I have over several months had to severely criticize an institution I would much rather have not, namely the BBC. This had to do with pointing out that the BBC, probably under influence of its Pakistani staffers, had been deliberately distorting the history and geography of the subcontinent by portraying maps of India with Jammu & Kashmir entirely lopped off.
Imagine my surprise some minutes ago to see there seems to have been some real impact!
A few days ago, in a Damian Gramaticas story from a Gurgaon shopping-mall, a map of India was shown again with J&K lopped off — these people are hopeless, I felt. But then, wait, the next day there was a map of Pakistan too shown by the same BBC, with areas of Pakistani Jammu & Kashmir also not shown as part of it. Hmmmm, I thought, something’s going on at least within the BBC and some little bureaucratic debate must be taking place across a table somewhere by which some bureaucratic committee has finally decided that Jammu & Kashmir is going to be lopped off all BBC maps of both India and Pakistan in the BBC’s own new version of history and geography. At least that meant the Pakistani moles within the organisation were not going wholly unanswered (or that they were left satisfied with some kind of JKLF ideology).
And finally this morning, twenty minutes ago, success! There was another report by the same Mr Gramaticas allowing an Indian politician to get on with some spin, but wait, what preceded all this waffle? A map of India with J&K on the Indian side of the Line of Control within India — and perhaps even Aksai Chin on the other side of the Line of Actual Control with China too!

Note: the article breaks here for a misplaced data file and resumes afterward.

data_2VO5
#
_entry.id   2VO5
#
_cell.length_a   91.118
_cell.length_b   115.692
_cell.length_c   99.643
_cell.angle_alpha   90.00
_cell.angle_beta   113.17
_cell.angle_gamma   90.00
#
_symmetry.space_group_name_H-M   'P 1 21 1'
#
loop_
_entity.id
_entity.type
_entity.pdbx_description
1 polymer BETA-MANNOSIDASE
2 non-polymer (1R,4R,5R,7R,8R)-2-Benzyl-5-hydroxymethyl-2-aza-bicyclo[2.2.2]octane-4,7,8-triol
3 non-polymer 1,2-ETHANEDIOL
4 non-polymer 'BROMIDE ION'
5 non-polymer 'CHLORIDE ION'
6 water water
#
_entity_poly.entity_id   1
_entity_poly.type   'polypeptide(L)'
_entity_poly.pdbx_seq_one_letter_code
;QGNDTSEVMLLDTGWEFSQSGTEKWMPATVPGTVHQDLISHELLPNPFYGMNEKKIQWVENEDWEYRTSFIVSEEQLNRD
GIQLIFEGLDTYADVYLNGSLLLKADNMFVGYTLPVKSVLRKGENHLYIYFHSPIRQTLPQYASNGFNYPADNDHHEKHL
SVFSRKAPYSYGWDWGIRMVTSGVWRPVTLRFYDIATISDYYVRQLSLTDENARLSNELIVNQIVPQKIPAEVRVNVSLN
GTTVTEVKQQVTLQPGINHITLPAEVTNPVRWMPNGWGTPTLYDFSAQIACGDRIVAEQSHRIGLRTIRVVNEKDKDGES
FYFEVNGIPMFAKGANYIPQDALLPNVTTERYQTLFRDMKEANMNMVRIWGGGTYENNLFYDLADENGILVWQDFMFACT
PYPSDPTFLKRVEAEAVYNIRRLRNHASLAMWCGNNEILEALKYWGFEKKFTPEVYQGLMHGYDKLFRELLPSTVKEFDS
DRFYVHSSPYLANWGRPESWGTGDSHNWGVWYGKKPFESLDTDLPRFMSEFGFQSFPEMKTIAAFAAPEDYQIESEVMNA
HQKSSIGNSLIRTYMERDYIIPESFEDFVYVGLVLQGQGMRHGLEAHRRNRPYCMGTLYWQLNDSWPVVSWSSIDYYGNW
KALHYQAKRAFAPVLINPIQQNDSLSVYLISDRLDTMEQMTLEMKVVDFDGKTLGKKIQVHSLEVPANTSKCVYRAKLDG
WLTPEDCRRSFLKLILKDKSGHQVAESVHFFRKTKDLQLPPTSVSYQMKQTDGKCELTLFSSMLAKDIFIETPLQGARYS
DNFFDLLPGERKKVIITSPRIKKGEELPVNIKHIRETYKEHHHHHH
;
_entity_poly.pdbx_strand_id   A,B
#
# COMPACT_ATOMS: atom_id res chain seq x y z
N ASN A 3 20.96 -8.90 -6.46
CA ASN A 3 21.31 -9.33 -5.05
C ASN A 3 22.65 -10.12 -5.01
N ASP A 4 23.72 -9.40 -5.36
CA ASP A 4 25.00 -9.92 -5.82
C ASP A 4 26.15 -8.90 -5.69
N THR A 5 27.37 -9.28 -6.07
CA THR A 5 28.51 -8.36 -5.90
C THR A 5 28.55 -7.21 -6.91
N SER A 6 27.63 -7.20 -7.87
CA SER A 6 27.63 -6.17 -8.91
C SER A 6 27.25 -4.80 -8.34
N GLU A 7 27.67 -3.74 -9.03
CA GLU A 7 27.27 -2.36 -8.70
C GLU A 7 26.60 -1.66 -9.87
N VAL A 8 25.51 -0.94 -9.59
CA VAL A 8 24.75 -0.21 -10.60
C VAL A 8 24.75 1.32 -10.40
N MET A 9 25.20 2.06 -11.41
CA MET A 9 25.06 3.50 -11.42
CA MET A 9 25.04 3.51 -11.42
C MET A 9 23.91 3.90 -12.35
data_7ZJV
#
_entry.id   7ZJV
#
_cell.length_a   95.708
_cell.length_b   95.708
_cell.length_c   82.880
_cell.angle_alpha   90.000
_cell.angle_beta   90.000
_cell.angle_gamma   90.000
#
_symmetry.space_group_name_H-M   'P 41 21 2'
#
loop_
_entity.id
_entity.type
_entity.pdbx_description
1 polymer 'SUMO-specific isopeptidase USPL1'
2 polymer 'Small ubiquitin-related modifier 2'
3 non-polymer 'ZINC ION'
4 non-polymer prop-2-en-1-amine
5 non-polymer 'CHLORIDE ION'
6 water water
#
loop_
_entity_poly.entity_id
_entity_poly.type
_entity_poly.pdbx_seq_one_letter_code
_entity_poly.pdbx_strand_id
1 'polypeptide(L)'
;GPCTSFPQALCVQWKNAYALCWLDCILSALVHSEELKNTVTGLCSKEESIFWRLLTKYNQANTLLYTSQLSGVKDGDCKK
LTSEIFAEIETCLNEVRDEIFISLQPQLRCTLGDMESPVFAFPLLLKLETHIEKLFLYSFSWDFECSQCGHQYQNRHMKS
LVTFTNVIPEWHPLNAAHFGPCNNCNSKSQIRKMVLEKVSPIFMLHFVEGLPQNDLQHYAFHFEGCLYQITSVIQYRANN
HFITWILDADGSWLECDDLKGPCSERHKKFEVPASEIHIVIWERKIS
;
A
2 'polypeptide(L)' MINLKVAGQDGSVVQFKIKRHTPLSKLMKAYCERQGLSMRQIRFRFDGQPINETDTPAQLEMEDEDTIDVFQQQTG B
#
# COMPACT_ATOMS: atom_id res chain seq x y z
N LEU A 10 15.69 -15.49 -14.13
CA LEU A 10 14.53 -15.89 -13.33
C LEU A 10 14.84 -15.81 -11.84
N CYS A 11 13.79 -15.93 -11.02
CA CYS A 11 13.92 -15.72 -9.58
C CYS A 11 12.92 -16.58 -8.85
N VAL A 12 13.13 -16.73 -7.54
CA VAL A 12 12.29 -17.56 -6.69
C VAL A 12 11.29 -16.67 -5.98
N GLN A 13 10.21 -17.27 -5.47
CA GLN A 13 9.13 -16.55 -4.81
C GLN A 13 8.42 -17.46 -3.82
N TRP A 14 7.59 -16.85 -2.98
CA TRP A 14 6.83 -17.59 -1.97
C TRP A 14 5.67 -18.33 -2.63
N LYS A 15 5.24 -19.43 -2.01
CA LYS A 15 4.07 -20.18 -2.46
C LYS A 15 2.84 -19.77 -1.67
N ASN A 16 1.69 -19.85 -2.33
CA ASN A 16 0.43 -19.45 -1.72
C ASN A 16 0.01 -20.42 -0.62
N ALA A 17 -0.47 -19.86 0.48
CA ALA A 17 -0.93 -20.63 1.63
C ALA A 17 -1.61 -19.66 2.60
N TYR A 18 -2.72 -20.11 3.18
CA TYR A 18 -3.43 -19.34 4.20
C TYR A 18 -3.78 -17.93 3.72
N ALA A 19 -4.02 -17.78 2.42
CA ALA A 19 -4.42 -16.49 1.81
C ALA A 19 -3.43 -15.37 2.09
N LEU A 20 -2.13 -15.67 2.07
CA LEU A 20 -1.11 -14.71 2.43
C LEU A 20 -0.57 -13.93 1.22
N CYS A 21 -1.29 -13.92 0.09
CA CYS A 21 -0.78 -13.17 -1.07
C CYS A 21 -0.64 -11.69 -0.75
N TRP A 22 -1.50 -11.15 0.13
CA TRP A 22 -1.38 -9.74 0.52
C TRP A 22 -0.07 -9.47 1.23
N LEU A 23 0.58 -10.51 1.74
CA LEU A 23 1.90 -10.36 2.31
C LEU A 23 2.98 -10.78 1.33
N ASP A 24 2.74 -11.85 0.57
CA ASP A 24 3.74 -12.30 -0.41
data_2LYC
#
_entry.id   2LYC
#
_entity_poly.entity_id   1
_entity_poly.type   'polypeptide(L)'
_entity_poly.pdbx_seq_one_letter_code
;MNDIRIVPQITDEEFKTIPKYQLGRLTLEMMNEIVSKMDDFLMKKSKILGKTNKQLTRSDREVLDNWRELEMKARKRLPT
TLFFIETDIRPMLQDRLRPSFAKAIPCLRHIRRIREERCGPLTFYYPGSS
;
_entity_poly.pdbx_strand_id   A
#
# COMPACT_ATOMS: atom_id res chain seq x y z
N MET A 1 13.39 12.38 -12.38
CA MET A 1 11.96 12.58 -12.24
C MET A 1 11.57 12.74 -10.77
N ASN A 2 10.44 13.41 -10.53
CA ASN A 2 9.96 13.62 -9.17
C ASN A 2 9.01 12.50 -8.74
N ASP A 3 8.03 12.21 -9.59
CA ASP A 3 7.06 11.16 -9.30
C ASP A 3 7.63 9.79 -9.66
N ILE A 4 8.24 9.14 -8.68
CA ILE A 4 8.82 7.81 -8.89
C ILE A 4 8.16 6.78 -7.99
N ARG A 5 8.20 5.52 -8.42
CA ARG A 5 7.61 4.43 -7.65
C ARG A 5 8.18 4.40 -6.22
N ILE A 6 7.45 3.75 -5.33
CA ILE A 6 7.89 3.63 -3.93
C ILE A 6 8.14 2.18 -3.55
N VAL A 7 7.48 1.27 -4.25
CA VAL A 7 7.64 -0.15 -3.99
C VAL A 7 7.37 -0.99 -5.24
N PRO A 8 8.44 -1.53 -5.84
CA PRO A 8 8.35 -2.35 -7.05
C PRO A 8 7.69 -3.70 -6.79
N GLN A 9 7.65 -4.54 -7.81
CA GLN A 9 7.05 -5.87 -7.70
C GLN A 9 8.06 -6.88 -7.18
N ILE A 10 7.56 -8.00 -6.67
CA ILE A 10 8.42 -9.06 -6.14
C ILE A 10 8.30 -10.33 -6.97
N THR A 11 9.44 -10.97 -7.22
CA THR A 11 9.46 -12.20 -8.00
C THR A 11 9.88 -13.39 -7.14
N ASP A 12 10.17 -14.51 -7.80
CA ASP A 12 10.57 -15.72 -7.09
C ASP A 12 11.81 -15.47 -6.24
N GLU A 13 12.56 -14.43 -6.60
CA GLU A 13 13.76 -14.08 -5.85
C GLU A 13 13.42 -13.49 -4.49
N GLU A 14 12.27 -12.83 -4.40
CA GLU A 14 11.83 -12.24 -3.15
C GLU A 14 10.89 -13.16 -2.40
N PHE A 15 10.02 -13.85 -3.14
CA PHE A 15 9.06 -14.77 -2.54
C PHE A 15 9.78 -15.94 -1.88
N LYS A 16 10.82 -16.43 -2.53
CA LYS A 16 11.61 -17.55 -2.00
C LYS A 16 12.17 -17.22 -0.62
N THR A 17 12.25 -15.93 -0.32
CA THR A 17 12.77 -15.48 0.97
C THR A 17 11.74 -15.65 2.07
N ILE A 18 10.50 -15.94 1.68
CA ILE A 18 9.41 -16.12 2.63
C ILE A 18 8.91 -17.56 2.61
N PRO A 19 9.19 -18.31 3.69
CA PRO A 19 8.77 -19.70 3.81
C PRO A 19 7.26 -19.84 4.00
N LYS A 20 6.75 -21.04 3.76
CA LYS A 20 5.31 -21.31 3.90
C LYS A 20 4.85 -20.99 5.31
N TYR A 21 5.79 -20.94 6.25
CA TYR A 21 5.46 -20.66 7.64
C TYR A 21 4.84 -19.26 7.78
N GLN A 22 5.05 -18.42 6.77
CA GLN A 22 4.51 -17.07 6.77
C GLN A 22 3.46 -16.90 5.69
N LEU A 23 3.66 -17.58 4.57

I had sent an email about all this to the nice man who is presently the UK’s diplomat in Kolkata (far nicer than his immediate predecessors). Perhaps someone at the British Foreign Office had finally picked up the phone and said to the bureaucrats at the BBC “Now now, look ye here, if the UK Government and the European Union recognize Indian de facto and de jure sovereignty in a certain manner in Jammu & Kashmir, corresponding to the LOC and LAC, you had better do so too, it seems to us, as you are a public British broadcaster and cannot really go about inventing your own history and geography as you please, no matter how badly you might want to. We don’t want to see you being asked by the Indians to pack your bags and leave after all, do we? Indians are rather sensitive about this whole Kashmir thing, or didn’t you know?”.
Anyway, BBC, however this has happened, well done with your progress, may you maintain it consistently and not retrogress backwards.
Today’s English-language newspapers report a front-page story that suggests the extent of intellectual fraud emanating from our capital-city’s English-speaking elite may be unending and limitless and uncontrollable (and this Delhi-based elite has spread itself to other places in the country too).
Such may be a source of our ridiculous politics, paralleled by the corruption in organized business in both public and private sectors. Delhi was perhaps the wrong place to which to move India’s capital one hundred years ago; the geography was such that it made ordinary survival hard or at least highly stressful, and when you have a capital-city in which the elite have to work so hard all the time merely to remain within the city-limits, it was inevitable perhaps that truthfulness and honesty would become major casualties.
Subroto Roy, Kolkata